Vegetable Stew and Appams, a Kerala Speciality

    Vegetable Stew and Appams, a Kerala Speciality

    Kerala, commonly referred to as ‘God’s own Country’ is dotted with majestic hills, serene backwaters and palm fringed beaches. Along with its incredible beauty, highest literacy in a state, the place boasts of many gastronomical surprises. Kerala cuisine has a multitude of both vegetarian and non-vegetarian dishes prepared using fish, poultry and red meat. Since coconuts grow in abundance, the keralites use them in and on everything. Literally.

    Creamy coconut gravy

    Creamy coconut gravy

    A thin vegetable stew simmered in coconut milk, flavored with whole spices like cinnamon and bay leaf and garnished with a tempering of curry leaves. Sounds good? Yes, even better with soft lacy pancakes. I used to make them so often earlier. And then in between I just stopped. I don’t know why. Maybe we got bored and then I simply forgot about them. Well, the husband reminded me and out came the aching desire to eat these hoppers with a runny stew.

    Appams are bowl-shaped thin pancakes made from fermented rice flour. They take their shape from the small Appachatti in which they are cooked. They are fairly neutral in taste and mostly served with some spicy condiment or curry. These hoppers are made from a batter using rice, yeast, salt and a little sugar. After the mixture has stood for a couple of hours, it can be fried in the appachatti with a little oil. It is mostly served with Kadala (Chickpea) curry, mutton or vegetable stew or egg roast.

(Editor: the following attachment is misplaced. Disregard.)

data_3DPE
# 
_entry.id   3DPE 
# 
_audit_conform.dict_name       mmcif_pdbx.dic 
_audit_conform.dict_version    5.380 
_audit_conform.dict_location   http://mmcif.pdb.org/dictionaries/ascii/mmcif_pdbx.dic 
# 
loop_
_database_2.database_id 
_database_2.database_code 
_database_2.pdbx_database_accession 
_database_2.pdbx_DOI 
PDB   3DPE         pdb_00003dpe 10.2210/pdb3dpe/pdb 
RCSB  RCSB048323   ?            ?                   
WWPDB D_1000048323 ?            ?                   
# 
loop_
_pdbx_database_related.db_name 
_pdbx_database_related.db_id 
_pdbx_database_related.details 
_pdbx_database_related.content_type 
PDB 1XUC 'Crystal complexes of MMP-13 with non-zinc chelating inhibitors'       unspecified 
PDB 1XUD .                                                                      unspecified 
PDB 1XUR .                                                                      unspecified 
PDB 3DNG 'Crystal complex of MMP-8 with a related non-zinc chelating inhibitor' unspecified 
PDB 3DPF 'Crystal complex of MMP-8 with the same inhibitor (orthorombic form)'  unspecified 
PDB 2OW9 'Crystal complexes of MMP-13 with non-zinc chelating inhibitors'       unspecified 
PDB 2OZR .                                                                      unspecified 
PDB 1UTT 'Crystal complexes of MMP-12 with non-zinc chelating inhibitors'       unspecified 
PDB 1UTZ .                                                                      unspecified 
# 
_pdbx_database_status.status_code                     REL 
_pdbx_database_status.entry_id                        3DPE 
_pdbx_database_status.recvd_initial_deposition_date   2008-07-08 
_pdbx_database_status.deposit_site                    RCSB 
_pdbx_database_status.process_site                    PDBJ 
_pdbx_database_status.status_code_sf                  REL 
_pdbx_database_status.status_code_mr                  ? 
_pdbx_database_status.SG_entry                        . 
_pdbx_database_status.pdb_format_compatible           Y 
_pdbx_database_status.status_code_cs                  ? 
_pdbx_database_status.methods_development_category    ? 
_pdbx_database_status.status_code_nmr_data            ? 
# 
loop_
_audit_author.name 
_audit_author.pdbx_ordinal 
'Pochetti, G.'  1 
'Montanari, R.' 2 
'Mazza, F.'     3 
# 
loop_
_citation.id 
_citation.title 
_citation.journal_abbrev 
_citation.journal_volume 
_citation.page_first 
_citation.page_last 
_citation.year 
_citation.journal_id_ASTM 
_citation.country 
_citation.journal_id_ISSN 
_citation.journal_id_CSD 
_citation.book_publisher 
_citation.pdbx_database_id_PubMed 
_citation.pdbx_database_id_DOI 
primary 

PLAIN HOPPERS/AAPPAMS

    In an appam chatti

    In an appa chatti

    Ingredients

    • 1 cup uncooked rice, soaked. I used normal kolam rice.
    • 1 cup cooked rice
    • 1/4 cup fresh coconut pieces
    • coconut water to grind, optional.
    • salt to taste
    • 1/4 tsp sugar
    • 1 tsp baking soda
    • little oil to make the appams.

    Method

    Soak the rice for at least 3/4 hours. Grind the soaked rice, cooked rice and coconut using coconut water to a smooth paste. Add salt and sugar. Let it stand for at least 6 hours.

    Before using the batter, add baking soda. Mix well. Now heat an appa chatti or a you can use any non stick small wok. Add just nne drop of oil to ensure that the batter doesn’t stick. Now drop a ladlefull of batter. Pick up the appa chatti in your hands, twirl it, so that the batter forms a lace around the middle portion. Place back on flame, cover and cook for 3 to 4 minutes or till the sides start to leave the pan.

    Serve with any curry, or stew or any non vegetarian curry of your choice.

    Note: The batter though fermented is not one bit sour. Maybe because of the natural mild sweetness from the coconuts and the addition of 1/4 tsp of sugar.